As the world closes in on the royal wedding of Prince Harry and Meghan Markle, the history of the British throne reminds people that not all of the marriages in this lineage began with love.
Tonight on Eyewitness News at 10, we look at arranged marriages in the modern day and whether it would work with today's societal norms.
Harry and Meghan were set up on dates as part of the genesis of their relationship.
But these notable marriages can be labeled under the "arranged" category, chiefly to keep a royal bloodline within the family.
In middle century marriages, young women were typically betrothed to their grooms. Here are some throughout history:
Marie Antoinette to Louis XVI
Both partners in the arrangement had parents before them looking to wield power.
For Marie Antoinette and the Austro-Hungarian kingdom, marriage with Louis XVI of France was intended to push back efforts by Prussia and Great Britain during the 18th century.
The two were married by proxy.
Their union was one that was built on the unity of two kingdoms, but later devolved in scandal. Both were eventually executed as part of the French Revolution.
Mary Tudor's marriage to Louis XII
As part of a peace treaty, Henry VIII used his sister Mary Tudor as a bargaining chip with France.
King Louis XII pushed for the marriage to the then-18-year-old, who was resistant to the whole arrangement.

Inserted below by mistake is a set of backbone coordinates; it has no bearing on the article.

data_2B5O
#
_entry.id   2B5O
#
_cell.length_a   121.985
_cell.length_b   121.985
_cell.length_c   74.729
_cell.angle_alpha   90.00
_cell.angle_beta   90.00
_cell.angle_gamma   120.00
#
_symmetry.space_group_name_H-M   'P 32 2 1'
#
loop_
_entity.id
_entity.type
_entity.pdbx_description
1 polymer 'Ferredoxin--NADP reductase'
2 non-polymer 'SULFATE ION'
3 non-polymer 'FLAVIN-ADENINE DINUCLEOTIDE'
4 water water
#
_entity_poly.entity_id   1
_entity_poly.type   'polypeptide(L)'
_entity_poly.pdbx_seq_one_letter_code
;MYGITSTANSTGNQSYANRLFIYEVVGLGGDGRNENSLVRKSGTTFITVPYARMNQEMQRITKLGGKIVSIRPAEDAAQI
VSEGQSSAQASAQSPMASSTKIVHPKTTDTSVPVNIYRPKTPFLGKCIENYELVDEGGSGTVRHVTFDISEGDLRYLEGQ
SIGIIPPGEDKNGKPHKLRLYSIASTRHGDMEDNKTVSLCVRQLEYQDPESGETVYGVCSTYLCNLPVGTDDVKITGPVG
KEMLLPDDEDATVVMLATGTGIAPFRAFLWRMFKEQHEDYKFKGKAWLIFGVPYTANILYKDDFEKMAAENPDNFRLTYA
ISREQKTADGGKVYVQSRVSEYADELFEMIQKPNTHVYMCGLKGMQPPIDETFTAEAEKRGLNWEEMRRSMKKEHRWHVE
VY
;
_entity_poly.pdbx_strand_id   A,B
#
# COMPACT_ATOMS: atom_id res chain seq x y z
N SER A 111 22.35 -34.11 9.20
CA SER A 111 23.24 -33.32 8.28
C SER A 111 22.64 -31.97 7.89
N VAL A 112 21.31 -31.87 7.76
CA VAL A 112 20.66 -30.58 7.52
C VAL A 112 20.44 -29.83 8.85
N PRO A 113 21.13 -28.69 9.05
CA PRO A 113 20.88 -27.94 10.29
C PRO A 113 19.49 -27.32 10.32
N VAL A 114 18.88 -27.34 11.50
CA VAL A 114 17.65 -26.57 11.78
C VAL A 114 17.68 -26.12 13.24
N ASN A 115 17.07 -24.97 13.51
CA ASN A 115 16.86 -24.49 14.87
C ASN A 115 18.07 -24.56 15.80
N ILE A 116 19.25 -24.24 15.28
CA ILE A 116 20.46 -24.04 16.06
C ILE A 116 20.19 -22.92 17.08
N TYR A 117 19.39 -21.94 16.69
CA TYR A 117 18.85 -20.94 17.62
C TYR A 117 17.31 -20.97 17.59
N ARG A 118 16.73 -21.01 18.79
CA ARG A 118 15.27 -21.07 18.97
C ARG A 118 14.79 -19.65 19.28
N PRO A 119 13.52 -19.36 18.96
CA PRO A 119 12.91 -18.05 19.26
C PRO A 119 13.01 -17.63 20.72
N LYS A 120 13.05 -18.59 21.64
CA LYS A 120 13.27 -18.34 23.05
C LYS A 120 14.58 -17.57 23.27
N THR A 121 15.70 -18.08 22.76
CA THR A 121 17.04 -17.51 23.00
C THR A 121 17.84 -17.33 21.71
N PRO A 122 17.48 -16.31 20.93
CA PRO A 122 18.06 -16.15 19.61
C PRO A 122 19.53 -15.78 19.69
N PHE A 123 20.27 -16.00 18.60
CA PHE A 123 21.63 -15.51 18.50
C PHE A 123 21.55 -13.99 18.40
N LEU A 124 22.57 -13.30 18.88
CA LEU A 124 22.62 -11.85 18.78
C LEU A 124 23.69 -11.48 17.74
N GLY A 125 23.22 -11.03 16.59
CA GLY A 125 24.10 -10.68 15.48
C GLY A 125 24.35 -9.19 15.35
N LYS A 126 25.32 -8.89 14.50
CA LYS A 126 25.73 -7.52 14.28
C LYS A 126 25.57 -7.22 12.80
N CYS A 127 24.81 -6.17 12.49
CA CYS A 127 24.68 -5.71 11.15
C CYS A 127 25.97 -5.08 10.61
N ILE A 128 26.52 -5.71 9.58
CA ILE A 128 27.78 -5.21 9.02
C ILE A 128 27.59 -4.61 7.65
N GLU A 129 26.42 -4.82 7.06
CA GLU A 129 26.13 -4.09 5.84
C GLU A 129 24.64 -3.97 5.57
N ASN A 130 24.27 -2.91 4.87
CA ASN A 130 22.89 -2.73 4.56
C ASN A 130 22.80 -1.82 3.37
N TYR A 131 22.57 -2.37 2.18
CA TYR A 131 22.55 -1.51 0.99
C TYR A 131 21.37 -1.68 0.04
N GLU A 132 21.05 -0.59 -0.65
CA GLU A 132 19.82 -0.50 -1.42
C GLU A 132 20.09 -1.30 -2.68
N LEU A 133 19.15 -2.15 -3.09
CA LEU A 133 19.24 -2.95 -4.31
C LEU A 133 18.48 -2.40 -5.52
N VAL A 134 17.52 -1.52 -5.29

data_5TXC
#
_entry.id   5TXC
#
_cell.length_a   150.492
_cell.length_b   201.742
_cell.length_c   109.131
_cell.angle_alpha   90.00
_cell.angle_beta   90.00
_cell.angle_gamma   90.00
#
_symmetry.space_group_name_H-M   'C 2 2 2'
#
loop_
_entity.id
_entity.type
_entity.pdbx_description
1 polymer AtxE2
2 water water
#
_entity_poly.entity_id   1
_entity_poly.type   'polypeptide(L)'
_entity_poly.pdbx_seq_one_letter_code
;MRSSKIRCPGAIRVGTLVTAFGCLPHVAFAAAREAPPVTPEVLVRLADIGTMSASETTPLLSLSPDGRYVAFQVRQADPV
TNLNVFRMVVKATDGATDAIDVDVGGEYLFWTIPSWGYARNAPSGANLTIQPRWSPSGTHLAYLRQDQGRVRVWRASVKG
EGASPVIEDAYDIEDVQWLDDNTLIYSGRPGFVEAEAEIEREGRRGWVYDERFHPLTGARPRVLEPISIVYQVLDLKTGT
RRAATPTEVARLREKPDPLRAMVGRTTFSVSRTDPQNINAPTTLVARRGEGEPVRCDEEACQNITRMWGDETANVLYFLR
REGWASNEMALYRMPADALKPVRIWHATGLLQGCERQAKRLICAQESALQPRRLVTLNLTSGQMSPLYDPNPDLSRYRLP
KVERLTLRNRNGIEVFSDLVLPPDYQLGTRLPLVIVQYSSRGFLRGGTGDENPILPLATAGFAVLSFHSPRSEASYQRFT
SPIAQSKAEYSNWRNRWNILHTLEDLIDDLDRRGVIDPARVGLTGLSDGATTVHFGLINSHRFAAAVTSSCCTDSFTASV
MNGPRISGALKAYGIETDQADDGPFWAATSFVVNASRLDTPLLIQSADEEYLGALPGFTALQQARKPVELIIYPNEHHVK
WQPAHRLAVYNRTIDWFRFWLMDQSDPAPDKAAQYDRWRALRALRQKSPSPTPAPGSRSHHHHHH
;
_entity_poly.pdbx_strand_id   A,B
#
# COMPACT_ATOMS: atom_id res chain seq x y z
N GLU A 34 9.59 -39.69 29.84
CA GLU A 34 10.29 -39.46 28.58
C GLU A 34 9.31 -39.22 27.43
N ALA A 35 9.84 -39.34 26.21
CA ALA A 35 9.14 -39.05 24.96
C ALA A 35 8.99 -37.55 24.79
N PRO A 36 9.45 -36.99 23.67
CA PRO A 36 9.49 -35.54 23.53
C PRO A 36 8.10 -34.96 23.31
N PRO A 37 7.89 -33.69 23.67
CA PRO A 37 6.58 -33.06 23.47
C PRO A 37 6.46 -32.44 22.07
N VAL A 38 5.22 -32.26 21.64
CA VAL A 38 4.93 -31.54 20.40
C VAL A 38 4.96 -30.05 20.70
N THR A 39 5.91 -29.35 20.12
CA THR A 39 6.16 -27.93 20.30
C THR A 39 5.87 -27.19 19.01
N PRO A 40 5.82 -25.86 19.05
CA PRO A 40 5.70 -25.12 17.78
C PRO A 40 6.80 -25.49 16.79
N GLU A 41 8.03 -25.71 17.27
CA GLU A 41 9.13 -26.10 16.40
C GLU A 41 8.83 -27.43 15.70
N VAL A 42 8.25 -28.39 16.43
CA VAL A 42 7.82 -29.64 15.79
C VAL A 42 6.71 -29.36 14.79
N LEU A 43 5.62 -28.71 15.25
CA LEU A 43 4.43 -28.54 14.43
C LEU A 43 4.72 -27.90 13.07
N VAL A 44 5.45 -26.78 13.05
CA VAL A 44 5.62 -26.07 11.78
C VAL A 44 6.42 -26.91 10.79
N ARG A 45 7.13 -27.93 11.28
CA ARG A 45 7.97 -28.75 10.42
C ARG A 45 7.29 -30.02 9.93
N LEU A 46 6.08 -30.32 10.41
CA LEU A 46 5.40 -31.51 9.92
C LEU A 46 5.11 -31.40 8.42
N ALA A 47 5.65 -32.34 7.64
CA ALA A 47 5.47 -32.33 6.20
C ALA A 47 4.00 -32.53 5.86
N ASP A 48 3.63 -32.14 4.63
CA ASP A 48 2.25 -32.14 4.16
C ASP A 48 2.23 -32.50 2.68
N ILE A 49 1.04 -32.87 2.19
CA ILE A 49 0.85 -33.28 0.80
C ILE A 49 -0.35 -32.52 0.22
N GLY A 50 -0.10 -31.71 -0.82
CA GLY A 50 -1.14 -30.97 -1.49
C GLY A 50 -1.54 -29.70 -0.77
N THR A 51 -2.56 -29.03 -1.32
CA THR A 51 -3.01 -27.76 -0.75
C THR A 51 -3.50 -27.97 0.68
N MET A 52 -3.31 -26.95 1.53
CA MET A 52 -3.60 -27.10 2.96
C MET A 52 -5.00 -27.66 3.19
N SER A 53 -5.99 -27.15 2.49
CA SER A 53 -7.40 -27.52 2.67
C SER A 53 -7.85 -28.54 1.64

Henry was able to convince Mary to wed Louis under a condition: if Mary's partner died and she became a widow, she would be able to find her next husband.
Mary and Louis' marriage lasted only three months when the king died.
Mary eventually chose best friend Charles Brandon against Henry's wishes.
Henry VIII and his wives
Henry is probably best known for taking up a succession of spouses while also angering the Catholic church over the marriages.
He had married six wives, one after the other. Two of those wives died by execution, while another died due to infection from childbirth.
Henry's chief goal through these marriages was to gain a male heir in his lineage.
However, the history of his spouses can primarily be seen as one of tragedy. For example, his first spouse, Catherine of Aragon, had been pregnant multiple times, resulting in just one surviving child.
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